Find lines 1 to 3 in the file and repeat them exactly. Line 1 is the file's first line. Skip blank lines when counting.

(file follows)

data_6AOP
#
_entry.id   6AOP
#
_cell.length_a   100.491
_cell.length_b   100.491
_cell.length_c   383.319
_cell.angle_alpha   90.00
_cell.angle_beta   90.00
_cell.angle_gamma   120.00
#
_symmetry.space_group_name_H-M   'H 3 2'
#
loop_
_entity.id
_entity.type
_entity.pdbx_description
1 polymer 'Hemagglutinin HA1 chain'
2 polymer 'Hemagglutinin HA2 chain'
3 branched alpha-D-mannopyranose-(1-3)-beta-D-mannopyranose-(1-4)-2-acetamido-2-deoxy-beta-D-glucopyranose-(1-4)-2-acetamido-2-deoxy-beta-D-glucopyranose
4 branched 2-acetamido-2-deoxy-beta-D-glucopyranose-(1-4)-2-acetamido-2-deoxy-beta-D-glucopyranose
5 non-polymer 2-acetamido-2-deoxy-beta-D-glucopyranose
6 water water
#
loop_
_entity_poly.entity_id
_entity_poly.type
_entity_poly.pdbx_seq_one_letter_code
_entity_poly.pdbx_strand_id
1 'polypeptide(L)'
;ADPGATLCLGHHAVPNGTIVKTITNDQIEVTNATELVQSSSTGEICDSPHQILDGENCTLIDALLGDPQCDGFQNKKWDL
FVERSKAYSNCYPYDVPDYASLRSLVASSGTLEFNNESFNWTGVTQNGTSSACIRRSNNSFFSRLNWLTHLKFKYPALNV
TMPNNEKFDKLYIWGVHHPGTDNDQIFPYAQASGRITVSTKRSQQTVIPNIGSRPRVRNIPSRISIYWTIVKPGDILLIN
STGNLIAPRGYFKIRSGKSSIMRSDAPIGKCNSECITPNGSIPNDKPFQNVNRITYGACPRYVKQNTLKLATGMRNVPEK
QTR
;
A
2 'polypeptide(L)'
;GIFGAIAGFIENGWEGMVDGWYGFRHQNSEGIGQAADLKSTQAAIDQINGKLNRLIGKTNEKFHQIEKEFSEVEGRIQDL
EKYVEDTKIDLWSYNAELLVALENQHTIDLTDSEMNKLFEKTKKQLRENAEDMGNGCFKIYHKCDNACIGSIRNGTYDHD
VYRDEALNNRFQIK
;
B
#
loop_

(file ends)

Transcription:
data_6AOP
#
_entry.id   6AOP